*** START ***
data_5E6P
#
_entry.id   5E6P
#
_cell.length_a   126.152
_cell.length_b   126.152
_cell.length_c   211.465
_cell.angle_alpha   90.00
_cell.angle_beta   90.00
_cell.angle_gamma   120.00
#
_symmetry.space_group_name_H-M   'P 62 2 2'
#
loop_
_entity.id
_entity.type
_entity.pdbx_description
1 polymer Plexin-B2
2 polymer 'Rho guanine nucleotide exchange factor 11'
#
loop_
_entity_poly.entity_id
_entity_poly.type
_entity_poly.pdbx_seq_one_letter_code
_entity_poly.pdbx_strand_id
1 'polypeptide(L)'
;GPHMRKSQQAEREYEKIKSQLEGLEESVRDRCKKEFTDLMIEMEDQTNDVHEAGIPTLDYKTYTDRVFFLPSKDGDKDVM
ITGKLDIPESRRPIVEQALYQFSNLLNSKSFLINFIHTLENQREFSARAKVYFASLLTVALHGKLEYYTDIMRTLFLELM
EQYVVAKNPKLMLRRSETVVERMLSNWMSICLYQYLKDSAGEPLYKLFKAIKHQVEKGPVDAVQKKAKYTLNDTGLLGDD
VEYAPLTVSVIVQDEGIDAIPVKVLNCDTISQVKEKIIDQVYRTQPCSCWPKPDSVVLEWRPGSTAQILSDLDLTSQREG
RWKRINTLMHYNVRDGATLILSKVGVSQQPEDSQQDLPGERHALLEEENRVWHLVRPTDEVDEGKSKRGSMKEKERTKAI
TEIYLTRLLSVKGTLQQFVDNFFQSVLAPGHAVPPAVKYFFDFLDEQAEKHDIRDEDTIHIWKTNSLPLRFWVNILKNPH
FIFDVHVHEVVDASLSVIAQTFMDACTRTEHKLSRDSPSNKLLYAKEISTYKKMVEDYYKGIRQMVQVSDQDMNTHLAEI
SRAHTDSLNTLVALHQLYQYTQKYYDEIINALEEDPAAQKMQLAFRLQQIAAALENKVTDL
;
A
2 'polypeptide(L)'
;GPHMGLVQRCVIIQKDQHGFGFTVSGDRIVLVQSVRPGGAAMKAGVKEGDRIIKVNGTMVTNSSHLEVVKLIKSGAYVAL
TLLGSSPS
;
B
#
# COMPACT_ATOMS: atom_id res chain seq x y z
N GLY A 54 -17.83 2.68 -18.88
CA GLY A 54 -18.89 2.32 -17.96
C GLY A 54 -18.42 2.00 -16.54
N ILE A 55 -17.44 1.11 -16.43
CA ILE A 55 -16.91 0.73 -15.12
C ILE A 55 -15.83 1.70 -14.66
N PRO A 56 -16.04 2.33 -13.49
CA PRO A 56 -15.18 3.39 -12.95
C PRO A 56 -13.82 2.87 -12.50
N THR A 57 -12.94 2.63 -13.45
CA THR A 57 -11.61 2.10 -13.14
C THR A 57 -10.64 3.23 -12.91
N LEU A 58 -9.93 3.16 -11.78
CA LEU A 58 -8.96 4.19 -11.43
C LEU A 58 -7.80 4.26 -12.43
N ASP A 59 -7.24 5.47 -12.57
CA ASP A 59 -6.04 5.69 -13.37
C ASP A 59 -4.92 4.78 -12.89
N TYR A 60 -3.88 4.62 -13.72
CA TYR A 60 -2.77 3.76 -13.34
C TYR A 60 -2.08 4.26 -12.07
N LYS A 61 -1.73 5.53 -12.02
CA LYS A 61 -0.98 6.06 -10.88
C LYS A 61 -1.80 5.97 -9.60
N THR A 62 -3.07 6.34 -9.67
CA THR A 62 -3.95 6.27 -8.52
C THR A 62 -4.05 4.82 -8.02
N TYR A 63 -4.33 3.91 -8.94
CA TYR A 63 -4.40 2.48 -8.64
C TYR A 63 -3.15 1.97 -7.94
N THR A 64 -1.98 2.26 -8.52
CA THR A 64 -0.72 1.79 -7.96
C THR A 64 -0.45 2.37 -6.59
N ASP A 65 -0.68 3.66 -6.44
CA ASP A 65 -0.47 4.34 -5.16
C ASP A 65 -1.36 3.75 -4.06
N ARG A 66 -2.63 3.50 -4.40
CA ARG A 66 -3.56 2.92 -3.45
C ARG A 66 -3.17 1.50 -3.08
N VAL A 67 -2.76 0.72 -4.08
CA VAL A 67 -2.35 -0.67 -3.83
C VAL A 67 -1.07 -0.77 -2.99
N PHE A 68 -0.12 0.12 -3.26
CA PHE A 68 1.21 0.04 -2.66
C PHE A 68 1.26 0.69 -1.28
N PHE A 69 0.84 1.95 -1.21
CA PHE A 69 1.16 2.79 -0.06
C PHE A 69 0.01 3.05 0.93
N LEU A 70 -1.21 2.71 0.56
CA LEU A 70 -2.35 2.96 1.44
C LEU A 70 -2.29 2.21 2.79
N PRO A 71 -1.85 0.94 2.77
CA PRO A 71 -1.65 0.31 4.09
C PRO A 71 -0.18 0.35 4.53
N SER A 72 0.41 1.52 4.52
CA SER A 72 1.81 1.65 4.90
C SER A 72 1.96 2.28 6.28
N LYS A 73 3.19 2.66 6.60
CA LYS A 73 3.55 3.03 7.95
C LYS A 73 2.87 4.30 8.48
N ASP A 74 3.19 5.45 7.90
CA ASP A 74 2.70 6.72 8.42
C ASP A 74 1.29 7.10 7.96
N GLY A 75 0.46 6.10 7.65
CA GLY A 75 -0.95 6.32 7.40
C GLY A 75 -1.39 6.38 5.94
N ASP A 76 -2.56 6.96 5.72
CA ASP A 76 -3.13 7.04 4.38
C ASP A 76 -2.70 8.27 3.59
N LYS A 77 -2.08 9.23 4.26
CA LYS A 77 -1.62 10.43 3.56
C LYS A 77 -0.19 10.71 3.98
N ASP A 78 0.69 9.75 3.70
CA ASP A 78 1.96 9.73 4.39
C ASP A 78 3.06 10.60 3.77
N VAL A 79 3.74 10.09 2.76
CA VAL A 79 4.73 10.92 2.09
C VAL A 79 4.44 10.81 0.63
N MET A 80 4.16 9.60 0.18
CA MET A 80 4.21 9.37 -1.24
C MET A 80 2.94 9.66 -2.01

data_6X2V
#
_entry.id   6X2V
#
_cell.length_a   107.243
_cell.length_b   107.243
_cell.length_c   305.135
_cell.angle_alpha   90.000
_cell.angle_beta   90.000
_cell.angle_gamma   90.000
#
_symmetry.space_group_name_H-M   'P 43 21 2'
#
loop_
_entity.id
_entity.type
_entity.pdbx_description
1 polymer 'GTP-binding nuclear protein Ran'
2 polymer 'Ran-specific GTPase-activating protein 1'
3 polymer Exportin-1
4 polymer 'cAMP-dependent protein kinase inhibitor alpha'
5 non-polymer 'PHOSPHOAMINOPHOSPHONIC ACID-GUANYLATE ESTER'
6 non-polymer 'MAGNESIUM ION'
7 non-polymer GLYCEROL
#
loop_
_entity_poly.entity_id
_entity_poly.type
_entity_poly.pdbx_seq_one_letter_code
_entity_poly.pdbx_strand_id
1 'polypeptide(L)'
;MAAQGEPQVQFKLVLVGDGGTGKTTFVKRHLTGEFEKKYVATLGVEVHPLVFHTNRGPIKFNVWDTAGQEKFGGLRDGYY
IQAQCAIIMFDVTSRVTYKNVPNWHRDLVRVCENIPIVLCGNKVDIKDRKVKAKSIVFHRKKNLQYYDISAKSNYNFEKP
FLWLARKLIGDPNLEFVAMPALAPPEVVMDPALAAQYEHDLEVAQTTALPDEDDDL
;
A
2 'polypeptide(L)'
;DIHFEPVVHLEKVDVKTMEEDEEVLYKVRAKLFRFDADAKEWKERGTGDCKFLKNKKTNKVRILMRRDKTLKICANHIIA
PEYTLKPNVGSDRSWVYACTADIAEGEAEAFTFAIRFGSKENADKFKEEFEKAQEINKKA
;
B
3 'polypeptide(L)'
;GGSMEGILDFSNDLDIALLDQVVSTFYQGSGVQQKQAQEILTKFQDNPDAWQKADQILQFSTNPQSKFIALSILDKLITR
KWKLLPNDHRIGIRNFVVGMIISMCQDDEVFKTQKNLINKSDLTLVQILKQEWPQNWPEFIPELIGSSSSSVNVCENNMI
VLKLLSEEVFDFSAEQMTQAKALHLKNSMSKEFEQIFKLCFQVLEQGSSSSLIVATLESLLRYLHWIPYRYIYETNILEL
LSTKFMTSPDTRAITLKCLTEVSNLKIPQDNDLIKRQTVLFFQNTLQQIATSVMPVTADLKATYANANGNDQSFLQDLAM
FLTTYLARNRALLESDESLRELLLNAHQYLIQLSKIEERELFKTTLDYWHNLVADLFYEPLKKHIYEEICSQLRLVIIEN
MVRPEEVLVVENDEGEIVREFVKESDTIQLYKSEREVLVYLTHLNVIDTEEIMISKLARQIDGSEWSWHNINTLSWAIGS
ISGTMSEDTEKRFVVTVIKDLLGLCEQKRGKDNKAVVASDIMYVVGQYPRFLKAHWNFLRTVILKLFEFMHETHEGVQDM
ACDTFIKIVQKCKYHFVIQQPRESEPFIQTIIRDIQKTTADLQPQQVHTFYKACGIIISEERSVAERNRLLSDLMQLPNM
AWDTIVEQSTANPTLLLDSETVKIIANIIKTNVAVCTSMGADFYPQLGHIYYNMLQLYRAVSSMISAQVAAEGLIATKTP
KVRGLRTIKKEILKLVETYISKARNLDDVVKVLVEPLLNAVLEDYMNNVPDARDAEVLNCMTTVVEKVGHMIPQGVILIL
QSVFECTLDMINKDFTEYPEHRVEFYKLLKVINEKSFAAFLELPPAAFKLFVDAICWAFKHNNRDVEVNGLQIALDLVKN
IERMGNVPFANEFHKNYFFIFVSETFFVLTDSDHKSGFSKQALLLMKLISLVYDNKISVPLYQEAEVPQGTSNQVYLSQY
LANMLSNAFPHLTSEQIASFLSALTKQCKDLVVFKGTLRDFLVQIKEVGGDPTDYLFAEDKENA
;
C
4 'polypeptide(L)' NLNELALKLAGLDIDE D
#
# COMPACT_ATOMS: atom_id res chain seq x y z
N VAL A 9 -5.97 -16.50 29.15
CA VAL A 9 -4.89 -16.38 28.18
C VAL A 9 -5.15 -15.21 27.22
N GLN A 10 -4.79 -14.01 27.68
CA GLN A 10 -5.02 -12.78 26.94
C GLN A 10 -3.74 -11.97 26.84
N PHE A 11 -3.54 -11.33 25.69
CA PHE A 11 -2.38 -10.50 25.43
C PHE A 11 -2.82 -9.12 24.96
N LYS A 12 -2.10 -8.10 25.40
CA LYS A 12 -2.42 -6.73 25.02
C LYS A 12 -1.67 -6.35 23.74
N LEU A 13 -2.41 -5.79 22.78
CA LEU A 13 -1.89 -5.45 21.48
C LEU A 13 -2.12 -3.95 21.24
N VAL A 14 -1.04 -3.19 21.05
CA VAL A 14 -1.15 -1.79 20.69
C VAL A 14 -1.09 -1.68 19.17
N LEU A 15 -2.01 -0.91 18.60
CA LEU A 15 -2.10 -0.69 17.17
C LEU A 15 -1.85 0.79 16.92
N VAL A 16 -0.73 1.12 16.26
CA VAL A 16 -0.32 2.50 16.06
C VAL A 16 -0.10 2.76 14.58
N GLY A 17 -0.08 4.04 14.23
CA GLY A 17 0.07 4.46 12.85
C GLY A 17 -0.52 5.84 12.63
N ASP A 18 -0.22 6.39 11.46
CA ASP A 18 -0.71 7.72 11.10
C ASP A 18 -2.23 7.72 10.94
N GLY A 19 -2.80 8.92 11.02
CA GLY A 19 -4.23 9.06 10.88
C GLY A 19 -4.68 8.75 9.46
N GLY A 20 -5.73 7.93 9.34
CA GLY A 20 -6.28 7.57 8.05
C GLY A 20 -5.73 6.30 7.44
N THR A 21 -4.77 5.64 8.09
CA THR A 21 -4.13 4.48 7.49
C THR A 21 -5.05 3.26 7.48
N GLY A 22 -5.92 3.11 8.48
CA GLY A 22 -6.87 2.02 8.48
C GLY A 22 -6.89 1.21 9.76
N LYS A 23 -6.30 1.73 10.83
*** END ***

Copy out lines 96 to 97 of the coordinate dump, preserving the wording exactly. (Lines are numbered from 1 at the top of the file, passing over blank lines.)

CA PRO A 71 -1.65 0.31 4.09
C PRO A 71 -0.18 0.35 4.53